CPSA Council President Dr. Louis Hugo Francescutti
This month, I have two important topics to share with you. First, as a profession we have an important decision to make about the allotment of CPSA’s building fund. Council is seeking physician input to help decide how to invest an $8.5 million building fund reserve back into the medical profession. We have four options available to us and in April, we will ask each of you to vote on your preferred approach:
- Use the fund for CPSA operations and reduce the physician annual fee in 2022.
- Keep the fund invested and wait for CPSA’s current building lease to expire in 2029. At that time, re-evaluate building or buying office space for CPSA, depending on the economic environment.
- Find partners to match the amount and use the combined sum to fund programs, initiatives or research benefiting all physicians.
- A combination of the above options.
Considering the current economic environment, many physicians may wonder “Why not just give the money back?” Legally, we can’t refund the money since it was collected with annual fees, not as a separate levy. Canada Revenue Agency rules also prohibit CPSA from returning money or property to our members.
Council is ultimately responsible for making the final decision but I assure you, your feedback will have a tremendous impact on that decision. Please take the time to respond in April when we distribute the survey.
The second topic I want to discuss with you stems from a Zoom conversation I had recently with Dr. Kaylynn Purdy, a third-year neurology resident who asked me to provide some context to an interview I gave in 2011. I can honestly say I learn something from every interaction I have with our physician community and this was no exception.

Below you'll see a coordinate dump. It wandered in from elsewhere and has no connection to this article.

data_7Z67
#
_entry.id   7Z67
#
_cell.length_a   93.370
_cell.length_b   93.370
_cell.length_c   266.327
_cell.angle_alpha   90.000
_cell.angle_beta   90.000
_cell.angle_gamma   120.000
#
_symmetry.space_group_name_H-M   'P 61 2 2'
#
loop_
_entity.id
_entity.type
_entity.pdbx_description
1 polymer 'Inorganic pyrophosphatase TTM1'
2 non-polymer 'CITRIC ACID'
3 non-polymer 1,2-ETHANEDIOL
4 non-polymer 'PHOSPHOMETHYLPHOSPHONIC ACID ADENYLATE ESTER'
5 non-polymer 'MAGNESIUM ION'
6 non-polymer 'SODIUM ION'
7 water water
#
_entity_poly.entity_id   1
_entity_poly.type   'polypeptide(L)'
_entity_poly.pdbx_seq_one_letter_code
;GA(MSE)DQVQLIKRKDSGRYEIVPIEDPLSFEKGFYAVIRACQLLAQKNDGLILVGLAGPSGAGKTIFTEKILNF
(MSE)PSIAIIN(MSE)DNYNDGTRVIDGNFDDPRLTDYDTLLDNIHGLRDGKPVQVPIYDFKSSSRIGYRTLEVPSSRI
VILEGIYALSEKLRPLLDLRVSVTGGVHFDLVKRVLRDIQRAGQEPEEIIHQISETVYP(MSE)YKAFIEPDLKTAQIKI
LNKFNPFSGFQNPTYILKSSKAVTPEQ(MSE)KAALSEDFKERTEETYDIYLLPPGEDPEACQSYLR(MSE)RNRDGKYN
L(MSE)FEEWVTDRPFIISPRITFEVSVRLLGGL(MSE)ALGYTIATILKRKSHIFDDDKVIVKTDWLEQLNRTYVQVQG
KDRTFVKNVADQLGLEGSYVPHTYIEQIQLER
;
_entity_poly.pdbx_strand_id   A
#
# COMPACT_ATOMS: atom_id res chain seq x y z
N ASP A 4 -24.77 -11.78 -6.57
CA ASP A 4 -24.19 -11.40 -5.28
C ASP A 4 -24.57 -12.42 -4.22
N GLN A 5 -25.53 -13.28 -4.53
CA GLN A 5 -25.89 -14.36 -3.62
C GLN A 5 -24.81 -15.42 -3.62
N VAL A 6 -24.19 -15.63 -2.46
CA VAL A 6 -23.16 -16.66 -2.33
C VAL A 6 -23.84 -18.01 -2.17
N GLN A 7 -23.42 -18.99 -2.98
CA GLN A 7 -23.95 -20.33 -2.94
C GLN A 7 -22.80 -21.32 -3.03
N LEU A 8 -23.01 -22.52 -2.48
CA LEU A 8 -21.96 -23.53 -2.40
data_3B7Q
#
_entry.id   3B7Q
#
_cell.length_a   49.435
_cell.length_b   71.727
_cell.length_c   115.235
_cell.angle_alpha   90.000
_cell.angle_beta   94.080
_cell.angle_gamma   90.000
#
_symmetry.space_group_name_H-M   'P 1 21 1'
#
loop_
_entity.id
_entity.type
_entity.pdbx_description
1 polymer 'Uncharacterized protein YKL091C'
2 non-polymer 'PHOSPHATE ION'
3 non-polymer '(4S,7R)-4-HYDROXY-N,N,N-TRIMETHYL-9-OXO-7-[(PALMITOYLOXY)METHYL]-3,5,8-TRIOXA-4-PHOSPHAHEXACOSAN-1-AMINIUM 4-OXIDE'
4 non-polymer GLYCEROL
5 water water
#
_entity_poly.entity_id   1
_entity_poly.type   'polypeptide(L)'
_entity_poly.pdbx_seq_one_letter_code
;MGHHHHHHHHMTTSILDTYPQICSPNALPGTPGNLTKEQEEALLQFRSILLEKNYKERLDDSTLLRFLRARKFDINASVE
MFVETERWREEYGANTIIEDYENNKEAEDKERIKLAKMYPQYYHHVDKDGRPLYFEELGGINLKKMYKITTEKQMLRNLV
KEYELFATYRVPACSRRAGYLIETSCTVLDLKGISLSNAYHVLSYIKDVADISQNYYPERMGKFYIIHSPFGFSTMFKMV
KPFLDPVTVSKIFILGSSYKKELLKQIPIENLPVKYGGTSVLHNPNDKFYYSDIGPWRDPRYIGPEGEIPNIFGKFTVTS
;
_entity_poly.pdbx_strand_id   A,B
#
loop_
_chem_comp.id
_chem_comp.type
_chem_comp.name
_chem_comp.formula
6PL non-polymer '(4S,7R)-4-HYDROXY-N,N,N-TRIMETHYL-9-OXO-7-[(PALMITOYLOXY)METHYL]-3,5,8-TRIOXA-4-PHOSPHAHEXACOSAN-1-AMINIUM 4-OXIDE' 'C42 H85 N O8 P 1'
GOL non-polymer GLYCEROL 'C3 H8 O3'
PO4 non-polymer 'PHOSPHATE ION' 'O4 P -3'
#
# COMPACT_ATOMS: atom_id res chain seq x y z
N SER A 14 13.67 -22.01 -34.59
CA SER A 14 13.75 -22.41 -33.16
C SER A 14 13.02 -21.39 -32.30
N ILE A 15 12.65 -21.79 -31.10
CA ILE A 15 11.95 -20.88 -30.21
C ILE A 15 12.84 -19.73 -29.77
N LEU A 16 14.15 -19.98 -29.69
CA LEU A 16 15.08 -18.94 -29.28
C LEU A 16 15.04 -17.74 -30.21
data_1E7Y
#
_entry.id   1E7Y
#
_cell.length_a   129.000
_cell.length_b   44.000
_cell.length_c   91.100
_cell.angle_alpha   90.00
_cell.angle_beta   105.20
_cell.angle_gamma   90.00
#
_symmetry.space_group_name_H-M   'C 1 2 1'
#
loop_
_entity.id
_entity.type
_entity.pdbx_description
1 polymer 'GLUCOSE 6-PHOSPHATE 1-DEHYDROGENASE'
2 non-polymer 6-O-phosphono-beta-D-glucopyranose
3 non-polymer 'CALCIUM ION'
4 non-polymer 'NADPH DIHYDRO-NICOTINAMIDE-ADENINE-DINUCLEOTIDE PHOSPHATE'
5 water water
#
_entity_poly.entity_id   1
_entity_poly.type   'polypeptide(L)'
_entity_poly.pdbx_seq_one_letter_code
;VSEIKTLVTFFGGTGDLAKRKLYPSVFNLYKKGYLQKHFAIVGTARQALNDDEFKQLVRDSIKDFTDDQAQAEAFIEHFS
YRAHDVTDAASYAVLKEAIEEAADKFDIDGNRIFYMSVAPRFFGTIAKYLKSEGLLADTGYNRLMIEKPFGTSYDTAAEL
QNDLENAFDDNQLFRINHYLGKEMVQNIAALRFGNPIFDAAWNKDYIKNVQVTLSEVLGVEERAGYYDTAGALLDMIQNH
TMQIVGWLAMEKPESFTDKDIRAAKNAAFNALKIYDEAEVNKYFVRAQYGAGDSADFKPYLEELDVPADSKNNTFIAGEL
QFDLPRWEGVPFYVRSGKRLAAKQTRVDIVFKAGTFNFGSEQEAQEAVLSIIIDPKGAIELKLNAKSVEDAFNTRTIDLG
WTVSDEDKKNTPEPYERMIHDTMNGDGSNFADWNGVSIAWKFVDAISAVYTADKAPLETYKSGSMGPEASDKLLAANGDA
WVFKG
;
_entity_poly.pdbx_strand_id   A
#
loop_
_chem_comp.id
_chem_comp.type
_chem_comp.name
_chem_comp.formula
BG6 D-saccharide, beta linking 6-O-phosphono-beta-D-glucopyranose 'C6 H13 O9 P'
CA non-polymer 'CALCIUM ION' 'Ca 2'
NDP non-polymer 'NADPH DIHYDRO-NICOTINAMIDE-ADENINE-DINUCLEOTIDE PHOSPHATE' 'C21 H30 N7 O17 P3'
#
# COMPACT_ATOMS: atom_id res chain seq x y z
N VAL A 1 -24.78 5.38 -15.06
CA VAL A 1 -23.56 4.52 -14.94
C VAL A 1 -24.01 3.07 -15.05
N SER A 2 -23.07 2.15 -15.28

In my 2011 interview, I made some comments and generalizations about female physicians and different generations of physicians and looking back, I understand why my words missed the mark. Dr. Purdy told me my comments led her and some of her colleagues to wonder how I could effectively represent female physicians and different generations of physicians in my role as CPSA Council President. I appreciate Dr. Purdy’s honesty—it gave me a lot of think about and helped me realize I owe our profession an explanation. Dr. Purdy encouraged me to share the details of our conversation with you and I’d like to use this forum to do so.
The intent of my 2011 interview was to talk about how the medical profession is changing and along with it, how the workforce distribution of physicians needs to evolve. Some examples of these changes are:
- Parents, of any gender, prioritizing leaves and time off to be more involved with their families.
- All ages and genders of physicians seeking more work-life balance, which may result in physicians working fewer shifts or reducing their hours.
I made a mistake in my 2011 interview when I singled out certain genders and generations unfairly and I’d like to acknowledge and correct this. I’d hoped to highlight how the way we practised medicine and managed our physician workforce 10 to 20 years ago needed to progress. A physician with a better work-life balance is good for patient care and our healthcare system. When I spoke about challenges facing our profession in 2011, I didn’t intend to suggest that one gender or one generation was better or worse than another, but rather that we need to evolve to meet the needs of all physicians, irrespective of age or generation. But regardless of my intent, it’s clear from the feedback I heard from Dr. Purdy and other physicians that the words I chose that day did not reflect my meaning.
In the last 10 years, I’ve learned a great deal about equity, diversity and inclusion, and I’ve worked to bring those principles to life in my work and do a better job explaining my perspectives. Being open to new perspectives and new ways of delivering quality care is a skill I’ve worked hard to adopt and I encourage every physician in Alberta to do the same—I know many of you already are. The medical profession in Alberta is very diverse and we can all learn a great deal from each other to help us improve patient experiences and outcomes.
In my January President’s Message, I encouraged you to consider ways you can be more kind in your interactions. I would like to thank Dr. Purdy for her kindness in meeting with me to share her perspective. Once again, I would like to challenge each of you to look for more ways to bring kindness to your daily medical practice and interactions with your colleagues.
In the coming ten months, I hope to have many more conversations with physicians in Alberta and I encourage you to reach out to me if there’s something you’d like to share or discuss.